The page was filled in, but I’m almost sure the actual link that was found had to be (maker of the IE7 javascript library).

    I like it when people trust each other and give some about theirselfs to the public.
    But as stated before, it’s not correct if all little snippets are get placed on to each other and make a total overview of everything ever said about you on the web.

    Friendly Greetings,
    Martijn van der Ven

  33. I have a habit of posting my resume online, so if someone really cares enough they could get my address. Hopefully nobody wants to kill me or harm me too much.

    These guys are obviously using webcrawlers to get most of their information, but what the heck is up with their capitalization of (PeTieJoe??). Sorry – way off topic.

    Seeing as it’s a wiki, you could try removing it yourself, with a nice note saying please don’t revert. Or you could “edit” it and point them in the wrong direction. But I would never encourage vandalizing a wiki that I didn’t agree with.

    Another interesting note – on their edit page, they say “DO NOT SUBMIT COPYRIGHTED WORK WITHOUT PERMISSION!”, yet they have done that with your own site by posting your logo, etc to begin with.

  34. I guess living outside of the US is an advantage when being listed at that webpage. Roger Johanssons informationpage has the address “Sweden” and no email listed, despite the fact that both the city of his residence and his email is found at his webpage.

  35. Eeek, I don’t like that at all. I protested. 🙂

    Personal vs. Private information is highly subjective. AboutUs has made a big mistake by assuming that everyone is on the same comfort level when it comes to the disclosure of information. Very bad call.

  36. And why is their logo a bow-legged stick man ‘walking like an Egyptian’?

  37. I’m not bothered about my privacy on aboutus. Anything that aboutus can crawl, any nutball stalkers could crawl as well. The public availability of that information in the first place is another matter of course…

    More’s the point, I hate schyster-ish schemes like this – they’re just glaring examples of the worse side of human nature: At best this is a get-rich-quick scheme, at worst it’s utterly pointless, doing a job better done by google and blogrolls/link lists. Stop wasting time.

    The ‘brand’ irks me. It implies group ownership – but i’m not part of this group. ‘Aboutyourself’ would be more apt. That mincing stickman doesn’t represent me and my value system.

    If you ignore it, it’ll go away. If you make it useless (, it’ll go away. If you make it more trouble than it’s worth to operate, by consistently vandalising your own page (, it’ll go away:

  38. While (for the moment)the implication of this site are more unsettling than its implementation, I have to wonder what would happen if someone posted an highly unfavourable review (since the site says it also posts reviews of the sites they list) of some high profile site such as Microsoft, Apple, Oracle SCO or the RIAA? Or sued for defamation becasue of such a review? A site like this could be walking on some thin ice methinks.

    Interesting that they also own Snapnames, an expiring/expired domain auction/purchase site.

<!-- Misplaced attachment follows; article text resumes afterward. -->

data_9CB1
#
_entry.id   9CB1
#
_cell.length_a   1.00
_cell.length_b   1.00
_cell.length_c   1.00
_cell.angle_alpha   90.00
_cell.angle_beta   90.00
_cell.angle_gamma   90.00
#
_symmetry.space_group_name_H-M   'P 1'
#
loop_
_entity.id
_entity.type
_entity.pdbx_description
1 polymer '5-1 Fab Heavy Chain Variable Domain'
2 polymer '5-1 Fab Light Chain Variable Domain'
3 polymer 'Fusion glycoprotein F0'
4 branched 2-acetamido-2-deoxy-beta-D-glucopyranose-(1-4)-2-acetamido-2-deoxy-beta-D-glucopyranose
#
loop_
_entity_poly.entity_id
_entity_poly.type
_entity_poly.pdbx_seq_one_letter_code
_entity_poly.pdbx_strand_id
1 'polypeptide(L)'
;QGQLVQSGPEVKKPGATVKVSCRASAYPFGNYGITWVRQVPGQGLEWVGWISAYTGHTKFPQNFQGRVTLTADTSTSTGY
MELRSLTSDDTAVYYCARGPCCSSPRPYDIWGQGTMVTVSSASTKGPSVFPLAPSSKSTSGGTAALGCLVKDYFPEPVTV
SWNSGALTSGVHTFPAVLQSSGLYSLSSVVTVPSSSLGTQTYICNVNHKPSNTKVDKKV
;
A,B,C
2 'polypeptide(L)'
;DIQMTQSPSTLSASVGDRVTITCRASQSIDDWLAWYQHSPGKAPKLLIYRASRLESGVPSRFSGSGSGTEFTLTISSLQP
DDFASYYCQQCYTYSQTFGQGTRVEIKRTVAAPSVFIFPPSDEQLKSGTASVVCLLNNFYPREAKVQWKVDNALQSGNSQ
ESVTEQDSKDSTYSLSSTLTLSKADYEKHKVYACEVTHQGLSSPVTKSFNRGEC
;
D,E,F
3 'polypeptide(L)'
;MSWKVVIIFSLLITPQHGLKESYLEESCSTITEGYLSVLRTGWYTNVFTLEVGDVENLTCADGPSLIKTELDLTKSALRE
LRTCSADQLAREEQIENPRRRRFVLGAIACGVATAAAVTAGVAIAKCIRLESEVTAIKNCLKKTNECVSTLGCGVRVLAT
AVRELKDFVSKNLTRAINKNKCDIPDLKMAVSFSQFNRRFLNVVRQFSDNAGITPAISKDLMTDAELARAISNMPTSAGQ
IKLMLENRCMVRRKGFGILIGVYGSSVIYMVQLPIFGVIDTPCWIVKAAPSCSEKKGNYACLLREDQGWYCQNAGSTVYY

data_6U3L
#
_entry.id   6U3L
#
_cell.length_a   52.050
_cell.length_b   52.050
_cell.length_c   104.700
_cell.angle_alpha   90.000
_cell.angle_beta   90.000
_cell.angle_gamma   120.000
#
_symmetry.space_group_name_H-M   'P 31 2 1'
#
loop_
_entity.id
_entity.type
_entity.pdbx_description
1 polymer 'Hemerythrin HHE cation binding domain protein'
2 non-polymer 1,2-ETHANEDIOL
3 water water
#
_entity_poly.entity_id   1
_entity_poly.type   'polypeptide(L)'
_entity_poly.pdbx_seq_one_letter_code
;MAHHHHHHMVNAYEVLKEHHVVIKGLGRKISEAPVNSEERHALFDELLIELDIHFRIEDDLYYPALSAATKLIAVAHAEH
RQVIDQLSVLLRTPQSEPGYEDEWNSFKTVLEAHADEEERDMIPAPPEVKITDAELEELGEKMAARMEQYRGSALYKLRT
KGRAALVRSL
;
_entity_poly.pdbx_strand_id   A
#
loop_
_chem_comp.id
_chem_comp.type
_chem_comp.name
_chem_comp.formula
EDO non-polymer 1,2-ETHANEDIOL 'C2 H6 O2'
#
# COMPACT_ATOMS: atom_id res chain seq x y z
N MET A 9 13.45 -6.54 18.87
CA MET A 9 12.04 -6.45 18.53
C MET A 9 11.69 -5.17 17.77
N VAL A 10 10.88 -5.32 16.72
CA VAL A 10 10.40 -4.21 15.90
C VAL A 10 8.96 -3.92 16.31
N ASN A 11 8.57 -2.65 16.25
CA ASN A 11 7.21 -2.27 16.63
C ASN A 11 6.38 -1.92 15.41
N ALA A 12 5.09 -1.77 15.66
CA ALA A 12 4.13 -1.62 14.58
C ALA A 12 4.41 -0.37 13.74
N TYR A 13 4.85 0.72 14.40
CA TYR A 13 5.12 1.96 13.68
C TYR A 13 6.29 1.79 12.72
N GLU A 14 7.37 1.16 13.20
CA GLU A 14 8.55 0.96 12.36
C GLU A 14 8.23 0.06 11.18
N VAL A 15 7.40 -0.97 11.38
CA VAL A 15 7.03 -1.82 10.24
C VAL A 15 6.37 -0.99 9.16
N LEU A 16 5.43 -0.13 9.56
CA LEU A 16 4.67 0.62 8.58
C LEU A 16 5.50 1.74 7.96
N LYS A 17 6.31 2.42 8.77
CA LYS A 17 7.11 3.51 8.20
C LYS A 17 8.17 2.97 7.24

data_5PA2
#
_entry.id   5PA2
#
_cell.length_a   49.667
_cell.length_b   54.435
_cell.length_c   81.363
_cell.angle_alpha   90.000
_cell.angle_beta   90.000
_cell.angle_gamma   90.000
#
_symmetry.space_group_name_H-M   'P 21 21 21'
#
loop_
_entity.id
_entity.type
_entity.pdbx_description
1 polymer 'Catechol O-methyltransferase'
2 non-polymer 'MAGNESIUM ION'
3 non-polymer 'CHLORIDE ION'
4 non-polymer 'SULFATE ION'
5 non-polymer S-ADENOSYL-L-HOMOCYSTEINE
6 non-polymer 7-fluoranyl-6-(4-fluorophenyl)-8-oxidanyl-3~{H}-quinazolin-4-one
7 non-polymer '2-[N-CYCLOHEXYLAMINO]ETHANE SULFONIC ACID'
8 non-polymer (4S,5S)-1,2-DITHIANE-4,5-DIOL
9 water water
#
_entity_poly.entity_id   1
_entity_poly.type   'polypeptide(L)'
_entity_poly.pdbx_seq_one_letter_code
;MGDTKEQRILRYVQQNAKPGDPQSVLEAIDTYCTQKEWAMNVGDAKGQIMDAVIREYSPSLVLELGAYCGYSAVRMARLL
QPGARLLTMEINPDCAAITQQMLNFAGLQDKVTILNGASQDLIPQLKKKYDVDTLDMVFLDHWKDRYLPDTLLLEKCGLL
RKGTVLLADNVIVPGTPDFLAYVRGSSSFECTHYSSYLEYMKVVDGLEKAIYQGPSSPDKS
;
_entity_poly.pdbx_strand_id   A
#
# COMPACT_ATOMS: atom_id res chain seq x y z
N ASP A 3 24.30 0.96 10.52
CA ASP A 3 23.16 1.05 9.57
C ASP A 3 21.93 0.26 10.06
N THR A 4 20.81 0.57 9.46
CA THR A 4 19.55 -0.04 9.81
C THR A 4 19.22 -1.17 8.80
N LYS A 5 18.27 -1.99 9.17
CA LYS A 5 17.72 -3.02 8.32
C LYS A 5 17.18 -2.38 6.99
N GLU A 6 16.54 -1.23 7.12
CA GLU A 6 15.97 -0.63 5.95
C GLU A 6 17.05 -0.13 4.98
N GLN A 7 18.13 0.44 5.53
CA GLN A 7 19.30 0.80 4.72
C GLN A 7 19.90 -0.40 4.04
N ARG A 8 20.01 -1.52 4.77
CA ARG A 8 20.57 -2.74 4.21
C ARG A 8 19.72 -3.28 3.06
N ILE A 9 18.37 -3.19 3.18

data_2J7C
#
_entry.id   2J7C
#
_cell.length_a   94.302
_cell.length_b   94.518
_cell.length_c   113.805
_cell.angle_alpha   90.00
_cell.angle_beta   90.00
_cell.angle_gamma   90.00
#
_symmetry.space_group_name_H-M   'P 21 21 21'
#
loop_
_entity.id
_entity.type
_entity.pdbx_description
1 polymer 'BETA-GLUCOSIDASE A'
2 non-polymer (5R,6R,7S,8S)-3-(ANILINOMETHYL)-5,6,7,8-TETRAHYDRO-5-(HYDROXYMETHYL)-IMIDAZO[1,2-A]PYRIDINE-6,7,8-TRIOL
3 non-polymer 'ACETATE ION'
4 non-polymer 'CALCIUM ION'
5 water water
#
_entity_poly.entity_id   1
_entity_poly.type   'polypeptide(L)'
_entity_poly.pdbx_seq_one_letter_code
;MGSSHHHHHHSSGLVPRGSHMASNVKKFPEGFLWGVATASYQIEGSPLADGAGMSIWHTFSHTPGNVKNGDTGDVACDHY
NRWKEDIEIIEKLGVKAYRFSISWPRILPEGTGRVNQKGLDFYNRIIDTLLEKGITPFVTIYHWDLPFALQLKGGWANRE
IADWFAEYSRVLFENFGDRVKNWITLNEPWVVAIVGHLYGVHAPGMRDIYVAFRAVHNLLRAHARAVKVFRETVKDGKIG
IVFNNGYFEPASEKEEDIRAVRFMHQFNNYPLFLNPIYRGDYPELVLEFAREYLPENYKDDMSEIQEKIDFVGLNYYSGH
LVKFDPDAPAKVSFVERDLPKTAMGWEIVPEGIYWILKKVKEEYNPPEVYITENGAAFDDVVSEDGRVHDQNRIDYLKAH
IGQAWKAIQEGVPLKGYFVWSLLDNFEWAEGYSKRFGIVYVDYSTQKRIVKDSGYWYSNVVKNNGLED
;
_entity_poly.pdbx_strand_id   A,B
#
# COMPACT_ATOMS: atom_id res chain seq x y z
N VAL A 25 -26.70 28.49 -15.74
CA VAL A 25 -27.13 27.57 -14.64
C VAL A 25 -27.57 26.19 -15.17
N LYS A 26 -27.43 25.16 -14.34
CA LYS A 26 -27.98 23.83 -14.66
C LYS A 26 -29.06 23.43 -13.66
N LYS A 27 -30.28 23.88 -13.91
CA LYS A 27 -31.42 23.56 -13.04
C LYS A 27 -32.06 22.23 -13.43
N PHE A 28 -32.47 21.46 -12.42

39. I just noticed they’re included on some whois pages.
    Try doing some Whois actions on “”.
    For example, try to do it for
    Under “Page Information” you’ll see the following:
    Website Title: [favicon]
    Record Type: Domain Name
    About Us: [stickman] Wiki article on

    By linking to these pages they actually help others to find even more information about you.
    As “WD Milner” sad it’s interesting to see they own more services.
    That’s probably the reason why it’s so easy for them to get linked on whois pages and to crawl information.

    Friendly Greetings,

    PS: Spread the word, denie there bot! –

  40. I appreciate the candid feedback and would like to clarify and respond to some of the concerns expressed. It would be too much to post here, so if you have time, please take a look at this page: I’m sure it won’t address all of the questions, but it may go some of the distance. Further input from you and your readers is welcome – Ray.

  41. And why is a commercial endeavor masquarading as a non-profit by using a .org domain? Oh wait – never mind …

  42. Interestingly, my entry just gives my website info with no personal details whatsoever. Is that because I live outside the US, or am I just not significant enough to warrant 🙂

  43. I actually had some Chinese Jehovah’s Witnesses show up at my door because they used the phone book and looked for “Chinese ” sounding last names. I am really nervous as to what may happen if there was even more information.

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  48. cannot help at all when someone’s writing bad things about our company in non english language. and they defend the previous content with their life! when i try to delete and edit the abusing content, they recover THE WHOLE THING written previously WITHOUT understand what it is on the page (which was an abusing info about our company) Poor thing…

  49. If you’re concerned, then pay the extra for the ‘private’ domain registration. The information they collect is what you post on your site and in WHOIS data. Since ICANN regulations state you have to provide accurate data and it will be publicly posted, you should learn your rights, read terms of service and/or take steps to keep data private that you want private.